The dilemma of Palestinian artists in Israel
Haifa - When curator Fadwa Naamna started preparations for a photo exhibition in the Mediterranean port city of Haifa, she felt a common pressure faced by her peers: sensitivities over Palestinians holding Israeli citizenship and living in Israel.
Palestinians, who remained in their homes in the May 1948 war that created the state of Israel in British-mandate Palestine, were given Israeli citizenship. However, those commonly known as “Arab- Israelis” or “1948 Palestinians” cry out discrimination and accuse Israel of treating them like second-class citizens in a country that labels itself the “Jewish state” in line with its religious dogma.
As Israel shifted towards the right wing recently, forming its hardest line cabinet ever, its Arab inhabitants feel that the noose is tightening on their ability to express themselves or tell their narrative.
Some Arabs consider the participation of 1948 Palestinians in Israeli activities as an act of normalisation, loathed by many who regard Israel an enemy bent on evicting the remaining Arabs to make room for Jewish newcomers from the West.
Observers say that the Palestine Liberation Organisation’s exclusion of the 1948 Palestinians from the signed agreements with Israel and from a shared future of all Palestinians left this minority out in the cold.
The exhibition, called Journal View, opened May 8th in the Beit Hagefen Jewish-Arab Cultural Centre in Haifa. It is to run through July 30th. Beit Hagefan was established in 1963 to bring Arabs and Israelis together.
On display are photographs by Palestinian photojournalists Akram Darawsheh, Isam Telhami, who live in Israel, and Ali Ali, a Gaza Strip artist who lives in Berlin, Germany. The photos show dramatic images, including one of Darawsheh as he was shot in the back with an Israeli rubber bullet while he was covering a protest in the Arab city of Um el-Fahem in eastern Israel.
Naamna said Ali had initially declined to take part in the exhibition because it is hosted by a centre that receives Israeli state funding. But he later accepted under endless efforts to persuade him, she said.
“I told him I had no choice. I was born here. This is the reality. I’m living here, and the audience deserve to see the work from Gaza and the West Bank to encourage communication between us,” Naamna, 29, said.
She said the exhibition faced more pressure when an Israeli state committee visited to inspect the photos on display but found no violations since the exposition tackles realities on the ground.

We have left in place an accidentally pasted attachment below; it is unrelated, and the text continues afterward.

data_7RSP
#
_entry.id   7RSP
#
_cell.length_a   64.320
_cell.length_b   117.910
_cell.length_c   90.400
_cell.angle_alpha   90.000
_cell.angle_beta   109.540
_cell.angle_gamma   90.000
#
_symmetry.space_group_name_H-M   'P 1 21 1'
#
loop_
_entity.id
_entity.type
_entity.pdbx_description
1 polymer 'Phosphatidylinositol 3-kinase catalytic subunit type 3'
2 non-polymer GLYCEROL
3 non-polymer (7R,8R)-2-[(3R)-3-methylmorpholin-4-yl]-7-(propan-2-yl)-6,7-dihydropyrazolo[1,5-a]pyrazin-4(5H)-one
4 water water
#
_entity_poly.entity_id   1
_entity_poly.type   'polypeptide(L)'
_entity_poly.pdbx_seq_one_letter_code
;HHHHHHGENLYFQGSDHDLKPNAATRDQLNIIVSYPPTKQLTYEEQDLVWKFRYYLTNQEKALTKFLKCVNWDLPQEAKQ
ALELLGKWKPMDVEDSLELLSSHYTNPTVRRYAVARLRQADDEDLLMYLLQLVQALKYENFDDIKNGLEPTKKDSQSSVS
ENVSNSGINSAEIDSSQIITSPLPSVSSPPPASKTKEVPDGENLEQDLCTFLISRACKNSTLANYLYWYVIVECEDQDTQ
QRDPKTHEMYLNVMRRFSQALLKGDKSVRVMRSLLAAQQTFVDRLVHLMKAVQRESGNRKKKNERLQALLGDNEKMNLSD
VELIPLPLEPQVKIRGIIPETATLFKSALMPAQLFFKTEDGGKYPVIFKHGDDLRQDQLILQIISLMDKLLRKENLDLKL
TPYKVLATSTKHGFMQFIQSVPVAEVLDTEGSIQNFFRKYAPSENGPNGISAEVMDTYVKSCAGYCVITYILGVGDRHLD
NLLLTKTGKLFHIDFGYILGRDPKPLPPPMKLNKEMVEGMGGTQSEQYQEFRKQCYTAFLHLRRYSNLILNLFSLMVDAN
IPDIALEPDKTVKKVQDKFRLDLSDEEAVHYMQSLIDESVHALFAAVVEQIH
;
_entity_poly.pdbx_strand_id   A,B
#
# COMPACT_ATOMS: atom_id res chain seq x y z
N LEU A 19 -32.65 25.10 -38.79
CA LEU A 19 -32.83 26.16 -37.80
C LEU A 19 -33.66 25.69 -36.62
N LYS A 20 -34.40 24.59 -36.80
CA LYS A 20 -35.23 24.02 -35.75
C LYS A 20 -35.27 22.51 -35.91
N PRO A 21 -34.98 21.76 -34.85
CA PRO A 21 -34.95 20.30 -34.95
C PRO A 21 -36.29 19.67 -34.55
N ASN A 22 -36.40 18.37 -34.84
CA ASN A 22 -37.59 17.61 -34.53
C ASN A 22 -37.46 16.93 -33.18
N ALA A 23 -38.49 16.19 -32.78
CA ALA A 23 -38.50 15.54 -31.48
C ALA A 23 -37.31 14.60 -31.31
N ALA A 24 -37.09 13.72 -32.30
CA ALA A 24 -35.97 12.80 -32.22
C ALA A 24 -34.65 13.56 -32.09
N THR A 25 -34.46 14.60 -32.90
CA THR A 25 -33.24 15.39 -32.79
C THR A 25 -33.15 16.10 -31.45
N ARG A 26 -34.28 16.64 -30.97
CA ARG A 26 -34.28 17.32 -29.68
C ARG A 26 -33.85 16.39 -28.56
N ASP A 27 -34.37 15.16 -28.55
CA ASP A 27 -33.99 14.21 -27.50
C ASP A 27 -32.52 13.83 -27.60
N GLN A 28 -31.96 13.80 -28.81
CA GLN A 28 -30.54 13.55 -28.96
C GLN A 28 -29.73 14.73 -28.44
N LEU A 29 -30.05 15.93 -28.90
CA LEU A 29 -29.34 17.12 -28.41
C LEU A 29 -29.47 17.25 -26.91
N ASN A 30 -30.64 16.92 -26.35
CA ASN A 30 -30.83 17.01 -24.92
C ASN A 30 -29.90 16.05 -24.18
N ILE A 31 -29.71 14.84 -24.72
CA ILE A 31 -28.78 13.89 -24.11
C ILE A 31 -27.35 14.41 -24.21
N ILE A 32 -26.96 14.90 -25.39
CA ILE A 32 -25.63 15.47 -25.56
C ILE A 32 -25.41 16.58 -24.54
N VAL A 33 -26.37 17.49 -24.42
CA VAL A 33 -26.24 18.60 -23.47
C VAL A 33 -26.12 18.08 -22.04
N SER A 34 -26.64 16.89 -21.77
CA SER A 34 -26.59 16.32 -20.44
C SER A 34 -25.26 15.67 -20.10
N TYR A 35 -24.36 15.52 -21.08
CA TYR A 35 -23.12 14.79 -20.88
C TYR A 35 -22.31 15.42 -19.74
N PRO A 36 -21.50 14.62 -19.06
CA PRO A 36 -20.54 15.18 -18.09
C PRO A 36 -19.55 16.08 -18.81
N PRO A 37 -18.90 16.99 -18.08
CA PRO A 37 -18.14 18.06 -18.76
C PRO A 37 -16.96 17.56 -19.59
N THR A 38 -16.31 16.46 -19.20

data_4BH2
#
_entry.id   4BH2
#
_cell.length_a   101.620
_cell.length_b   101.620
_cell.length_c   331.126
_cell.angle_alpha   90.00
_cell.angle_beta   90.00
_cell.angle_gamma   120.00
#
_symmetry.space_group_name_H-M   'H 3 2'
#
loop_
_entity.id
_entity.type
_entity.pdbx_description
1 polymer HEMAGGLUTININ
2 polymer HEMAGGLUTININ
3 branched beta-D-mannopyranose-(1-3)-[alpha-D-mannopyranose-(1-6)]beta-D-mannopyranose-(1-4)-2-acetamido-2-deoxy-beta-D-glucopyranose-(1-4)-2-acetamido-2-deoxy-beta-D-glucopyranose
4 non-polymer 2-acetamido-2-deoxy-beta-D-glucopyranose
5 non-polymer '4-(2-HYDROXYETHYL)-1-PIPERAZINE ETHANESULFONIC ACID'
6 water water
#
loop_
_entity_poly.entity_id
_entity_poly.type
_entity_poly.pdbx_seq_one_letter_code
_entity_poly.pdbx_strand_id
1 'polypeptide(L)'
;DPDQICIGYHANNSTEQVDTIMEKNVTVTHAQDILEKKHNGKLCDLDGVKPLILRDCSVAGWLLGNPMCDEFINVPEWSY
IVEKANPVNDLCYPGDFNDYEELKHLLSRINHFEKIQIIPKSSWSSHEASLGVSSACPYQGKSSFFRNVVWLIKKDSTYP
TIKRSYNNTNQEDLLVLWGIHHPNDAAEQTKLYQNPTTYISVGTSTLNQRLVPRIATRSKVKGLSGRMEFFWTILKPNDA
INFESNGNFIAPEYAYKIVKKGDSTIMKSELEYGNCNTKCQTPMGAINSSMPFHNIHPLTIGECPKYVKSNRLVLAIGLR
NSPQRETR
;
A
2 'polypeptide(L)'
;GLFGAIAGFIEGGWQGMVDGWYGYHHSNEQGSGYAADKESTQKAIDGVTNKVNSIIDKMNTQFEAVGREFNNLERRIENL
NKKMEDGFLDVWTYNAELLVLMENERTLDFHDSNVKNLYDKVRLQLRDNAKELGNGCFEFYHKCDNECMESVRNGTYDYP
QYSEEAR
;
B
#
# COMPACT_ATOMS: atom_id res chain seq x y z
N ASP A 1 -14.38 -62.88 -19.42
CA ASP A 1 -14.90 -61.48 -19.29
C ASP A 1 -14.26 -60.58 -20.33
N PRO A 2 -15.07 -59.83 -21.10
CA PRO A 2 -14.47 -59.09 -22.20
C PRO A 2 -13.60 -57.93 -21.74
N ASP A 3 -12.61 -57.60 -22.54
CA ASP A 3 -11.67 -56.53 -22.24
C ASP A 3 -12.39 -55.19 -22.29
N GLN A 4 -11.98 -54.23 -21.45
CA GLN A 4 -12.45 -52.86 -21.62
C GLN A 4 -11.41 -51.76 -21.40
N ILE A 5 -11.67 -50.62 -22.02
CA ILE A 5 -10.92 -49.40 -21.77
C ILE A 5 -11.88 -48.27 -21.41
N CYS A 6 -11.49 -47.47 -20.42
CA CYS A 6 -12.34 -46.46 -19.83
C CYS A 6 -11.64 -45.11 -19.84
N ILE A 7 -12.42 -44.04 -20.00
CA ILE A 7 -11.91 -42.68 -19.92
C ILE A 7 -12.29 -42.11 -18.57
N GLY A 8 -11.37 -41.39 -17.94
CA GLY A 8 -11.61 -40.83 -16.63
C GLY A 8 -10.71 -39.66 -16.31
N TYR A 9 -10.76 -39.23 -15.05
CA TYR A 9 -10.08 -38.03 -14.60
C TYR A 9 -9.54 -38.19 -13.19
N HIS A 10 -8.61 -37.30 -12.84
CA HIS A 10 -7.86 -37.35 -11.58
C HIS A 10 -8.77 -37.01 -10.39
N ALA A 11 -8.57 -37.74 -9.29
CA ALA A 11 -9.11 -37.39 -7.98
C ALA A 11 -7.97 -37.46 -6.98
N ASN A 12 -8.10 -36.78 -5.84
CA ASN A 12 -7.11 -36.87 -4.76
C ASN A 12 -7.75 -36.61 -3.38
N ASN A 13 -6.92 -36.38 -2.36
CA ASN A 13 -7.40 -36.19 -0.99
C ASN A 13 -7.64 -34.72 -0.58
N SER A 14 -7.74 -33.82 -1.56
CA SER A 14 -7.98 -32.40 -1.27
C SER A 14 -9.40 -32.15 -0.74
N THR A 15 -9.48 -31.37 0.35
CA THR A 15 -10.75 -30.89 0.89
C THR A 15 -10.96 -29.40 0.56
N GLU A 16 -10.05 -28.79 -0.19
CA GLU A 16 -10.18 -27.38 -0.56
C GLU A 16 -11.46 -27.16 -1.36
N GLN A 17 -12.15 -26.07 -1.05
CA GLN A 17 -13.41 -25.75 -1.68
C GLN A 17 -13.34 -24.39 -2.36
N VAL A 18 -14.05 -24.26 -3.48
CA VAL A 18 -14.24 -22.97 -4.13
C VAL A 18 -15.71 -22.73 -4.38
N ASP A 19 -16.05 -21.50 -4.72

Naamna insists such actions limit freedom of expression.
There are other government pressures. Artist Norman Issa, a 1948 Palestinian who is married to a Jew, said Israel’s hard-line Culture Minister Miri Regev is “blackmailing” him.
Issa explained that Regev threatened to reconsider government financing to Al-Mina theatre, which he heads. The threat followed Issa’s refusal to participate in a theatre production in a Jewish settlement in the West Bank.
Observers argue that Haifa is one of the most harmonious cities in Israel in regards to the relatively cordial relationship between Palestinian Arabs and Israeli Jews. Over the years, the communities coexisted with little trouble between them.
However, tensions exist. For instance, Arab artists are having difficulty conveying their messages, such as peace with Israel or its excessive use of force against Palestinians. When they do, they are accused of radicalism and condoning violence.
Regev also threatened to cut off funding to Al-Midan, the largest Arab theatre in Israel, over a play called The Parallel Time by 22-year-old Palestinian playwright Bashar Murkus.
Based on years of research, the play depicts the true story of a Palestinian man convicted of killing an Israeli soldier. Israeli politicians argued that the play glorified the killer and encouraged violence against Israel’s army.
“These are taboos for the Israeli public,” said Naamna, pointing out that the Israeli public is free to depict its historic leaders as heroes despite their enmity towards Palestinians, including some with Palestinian blood on their hands.
Israeli state funding has put Arab artists in Israel in a dilemma. Whereas some see the funding appropriate for Arabs who pay taxes to Israel, others don’t want to be “stained” by a state prejudiced against its own Arab population.
Insisting that they don’t want to participate in perpetuating the image of Israel as democratic, some Arab artists say that the lack of resources has cost them business.
Others, however, would rather sit home than take part in business that has an Israeli hallmark to it, Naamna said.
For Naamna, the centre she works for has allowed her to “express myself as a Palestinian who was raised here, in Beit Hagafen”, she said.
For Antwan Shalhat, a 1948 Palestinian researcher, the status of people like him is complicated.
“We’re neither fully Palestinian, nor fully Arabs or Israelis,” Shalhat said. He said the basis of the contradiction the artists live revolves around identity.
“We’re talking about a nation that was turned into a minority in its original homeland, and lives now in a state that was established on the rubble of Palestine.”
In Haifa, Palestinians went from being equal in number to Jews who lived there prior to 1948 — estimated at 77,000 each — to nearly 4,000. Many Palestinians fled or were driven out of their homes in 1948 and afterwards.
Shalhat said the younger generation is articulating bolder positions than its ancestors.
“Many theatrical shows are displaying a daring generation voicing a clear message: The1948 Palestinians are part and parcel of the bigger Palestinian-Israeli conflict and that their status can be tackled under a comprehensive solution to the conflict,” he said.